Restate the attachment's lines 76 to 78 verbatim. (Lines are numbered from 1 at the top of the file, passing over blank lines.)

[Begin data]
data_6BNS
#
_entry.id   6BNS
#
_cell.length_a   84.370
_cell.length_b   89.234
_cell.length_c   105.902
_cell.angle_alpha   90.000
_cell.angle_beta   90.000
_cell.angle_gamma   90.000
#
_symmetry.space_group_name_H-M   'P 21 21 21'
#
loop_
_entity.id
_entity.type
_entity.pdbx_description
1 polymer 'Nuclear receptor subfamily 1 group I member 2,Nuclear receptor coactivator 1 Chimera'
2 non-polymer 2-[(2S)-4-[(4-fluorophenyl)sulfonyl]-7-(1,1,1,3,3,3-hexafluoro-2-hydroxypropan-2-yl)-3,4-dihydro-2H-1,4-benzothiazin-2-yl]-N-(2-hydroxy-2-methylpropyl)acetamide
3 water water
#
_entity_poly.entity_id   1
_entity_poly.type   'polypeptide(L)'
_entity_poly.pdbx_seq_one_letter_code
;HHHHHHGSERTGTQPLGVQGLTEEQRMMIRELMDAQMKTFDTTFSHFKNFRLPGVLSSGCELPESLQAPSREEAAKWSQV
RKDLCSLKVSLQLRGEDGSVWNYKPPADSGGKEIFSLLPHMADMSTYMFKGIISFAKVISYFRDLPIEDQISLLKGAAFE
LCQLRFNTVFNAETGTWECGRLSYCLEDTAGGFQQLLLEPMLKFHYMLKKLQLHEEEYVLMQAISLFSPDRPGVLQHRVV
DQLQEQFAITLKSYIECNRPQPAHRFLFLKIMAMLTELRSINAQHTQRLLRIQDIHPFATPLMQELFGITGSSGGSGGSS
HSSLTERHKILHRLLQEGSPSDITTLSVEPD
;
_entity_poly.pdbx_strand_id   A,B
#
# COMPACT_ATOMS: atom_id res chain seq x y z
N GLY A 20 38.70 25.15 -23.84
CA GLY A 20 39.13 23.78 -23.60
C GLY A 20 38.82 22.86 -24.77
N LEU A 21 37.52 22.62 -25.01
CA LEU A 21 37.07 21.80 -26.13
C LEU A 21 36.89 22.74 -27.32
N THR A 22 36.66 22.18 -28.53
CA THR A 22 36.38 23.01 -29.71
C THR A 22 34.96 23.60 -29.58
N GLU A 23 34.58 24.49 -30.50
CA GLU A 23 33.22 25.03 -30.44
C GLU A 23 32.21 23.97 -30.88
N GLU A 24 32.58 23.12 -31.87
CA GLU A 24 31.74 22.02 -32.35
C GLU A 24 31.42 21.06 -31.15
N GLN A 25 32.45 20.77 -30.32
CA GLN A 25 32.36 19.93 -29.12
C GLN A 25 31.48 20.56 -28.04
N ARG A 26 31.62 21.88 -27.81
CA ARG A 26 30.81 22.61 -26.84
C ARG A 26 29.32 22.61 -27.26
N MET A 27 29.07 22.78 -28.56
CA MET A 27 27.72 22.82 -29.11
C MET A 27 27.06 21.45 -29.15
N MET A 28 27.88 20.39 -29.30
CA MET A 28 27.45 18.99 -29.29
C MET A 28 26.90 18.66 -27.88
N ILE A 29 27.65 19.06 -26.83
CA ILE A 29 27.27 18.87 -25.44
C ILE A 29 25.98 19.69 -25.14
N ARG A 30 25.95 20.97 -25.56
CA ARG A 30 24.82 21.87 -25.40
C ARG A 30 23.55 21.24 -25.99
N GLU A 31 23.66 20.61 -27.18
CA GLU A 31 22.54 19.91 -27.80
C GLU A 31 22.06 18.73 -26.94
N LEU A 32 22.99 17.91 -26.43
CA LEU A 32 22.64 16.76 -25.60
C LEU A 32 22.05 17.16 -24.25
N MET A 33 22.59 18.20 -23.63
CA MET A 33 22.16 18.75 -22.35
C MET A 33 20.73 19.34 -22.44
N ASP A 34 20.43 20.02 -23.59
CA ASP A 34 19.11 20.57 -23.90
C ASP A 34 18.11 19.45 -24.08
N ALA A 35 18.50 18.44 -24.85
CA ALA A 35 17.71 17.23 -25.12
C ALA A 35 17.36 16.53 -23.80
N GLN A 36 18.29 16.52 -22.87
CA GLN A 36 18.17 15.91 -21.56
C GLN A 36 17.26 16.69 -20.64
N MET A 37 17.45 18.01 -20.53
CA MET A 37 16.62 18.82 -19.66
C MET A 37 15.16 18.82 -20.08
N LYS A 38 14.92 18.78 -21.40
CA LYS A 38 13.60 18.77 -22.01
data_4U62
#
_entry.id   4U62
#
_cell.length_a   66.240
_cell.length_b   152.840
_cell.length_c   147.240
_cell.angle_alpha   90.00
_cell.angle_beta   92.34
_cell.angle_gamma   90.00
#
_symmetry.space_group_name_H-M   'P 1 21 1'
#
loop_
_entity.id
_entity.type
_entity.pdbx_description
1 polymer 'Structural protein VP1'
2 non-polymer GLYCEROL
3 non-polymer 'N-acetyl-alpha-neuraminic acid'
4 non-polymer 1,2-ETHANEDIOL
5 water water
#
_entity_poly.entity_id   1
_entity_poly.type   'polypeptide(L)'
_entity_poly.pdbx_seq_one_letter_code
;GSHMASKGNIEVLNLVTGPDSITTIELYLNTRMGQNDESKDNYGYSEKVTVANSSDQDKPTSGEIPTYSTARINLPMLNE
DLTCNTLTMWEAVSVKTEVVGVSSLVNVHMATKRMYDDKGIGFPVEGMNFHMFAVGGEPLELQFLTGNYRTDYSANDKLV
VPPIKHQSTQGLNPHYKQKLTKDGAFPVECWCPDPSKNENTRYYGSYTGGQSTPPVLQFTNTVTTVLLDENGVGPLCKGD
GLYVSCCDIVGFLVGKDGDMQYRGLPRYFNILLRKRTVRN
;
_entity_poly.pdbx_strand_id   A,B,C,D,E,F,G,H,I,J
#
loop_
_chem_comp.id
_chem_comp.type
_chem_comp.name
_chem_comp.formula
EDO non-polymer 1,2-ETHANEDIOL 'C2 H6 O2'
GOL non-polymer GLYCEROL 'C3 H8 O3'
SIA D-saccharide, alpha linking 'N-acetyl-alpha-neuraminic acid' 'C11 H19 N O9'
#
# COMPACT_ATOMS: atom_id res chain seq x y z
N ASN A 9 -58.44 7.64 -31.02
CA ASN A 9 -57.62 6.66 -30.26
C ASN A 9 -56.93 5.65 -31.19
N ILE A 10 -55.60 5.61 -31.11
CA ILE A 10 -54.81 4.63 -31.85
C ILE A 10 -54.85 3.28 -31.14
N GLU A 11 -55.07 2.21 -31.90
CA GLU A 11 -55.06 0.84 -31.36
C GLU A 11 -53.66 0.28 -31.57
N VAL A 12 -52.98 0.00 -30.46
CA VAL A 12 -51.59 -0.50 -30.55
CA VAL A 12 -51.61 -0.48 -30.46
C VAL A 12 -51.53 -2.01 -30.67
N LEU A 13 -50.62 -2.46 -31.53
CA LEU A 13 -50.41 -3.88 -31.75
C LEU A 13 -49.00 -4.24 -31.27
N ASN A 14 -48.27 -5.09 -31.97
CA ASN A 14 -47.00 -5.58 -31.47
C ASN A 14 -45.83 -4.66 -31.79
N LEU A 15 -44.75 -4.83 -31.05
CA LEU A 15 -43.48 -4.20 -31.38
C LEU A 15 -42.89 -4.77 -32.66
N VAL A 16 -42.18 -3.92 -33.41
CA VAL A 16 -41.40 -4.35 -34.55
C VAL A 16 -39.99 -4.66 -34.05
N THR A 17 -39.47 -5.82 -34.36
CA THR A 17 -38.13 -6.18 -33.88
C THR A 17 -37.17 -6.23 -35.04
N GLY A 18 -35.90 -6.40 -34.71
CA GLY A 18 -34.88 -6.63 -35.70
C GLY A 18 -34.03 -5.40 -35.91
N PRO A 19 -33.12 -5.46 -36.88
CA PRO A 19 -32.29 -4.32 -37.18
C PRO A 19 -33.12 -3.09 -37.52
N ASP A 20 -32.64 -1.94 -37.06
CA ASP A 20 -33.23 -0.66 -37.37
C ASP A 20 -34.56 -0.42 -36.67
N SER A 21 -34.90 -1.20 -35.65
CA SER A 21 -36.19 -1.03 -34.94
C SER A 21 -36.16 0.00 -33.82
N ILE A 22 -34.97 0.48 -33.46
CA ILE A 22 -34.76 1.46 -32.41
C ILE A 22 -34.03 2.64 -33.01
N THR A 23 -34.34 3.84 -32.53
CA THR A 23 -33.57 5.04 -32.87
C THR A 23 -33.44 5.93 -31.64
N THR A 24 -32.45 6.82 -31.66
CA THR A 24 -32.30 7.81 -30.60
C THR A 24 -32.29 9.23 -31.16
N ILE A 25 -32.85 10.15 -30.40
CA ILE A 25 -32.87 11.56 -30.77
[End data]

N ASP A 34 20.43 20.02 -23.59
CA ASP A 34 19.11 20.57 -23.90
C ASP A 34 18.11 19.45 -24.08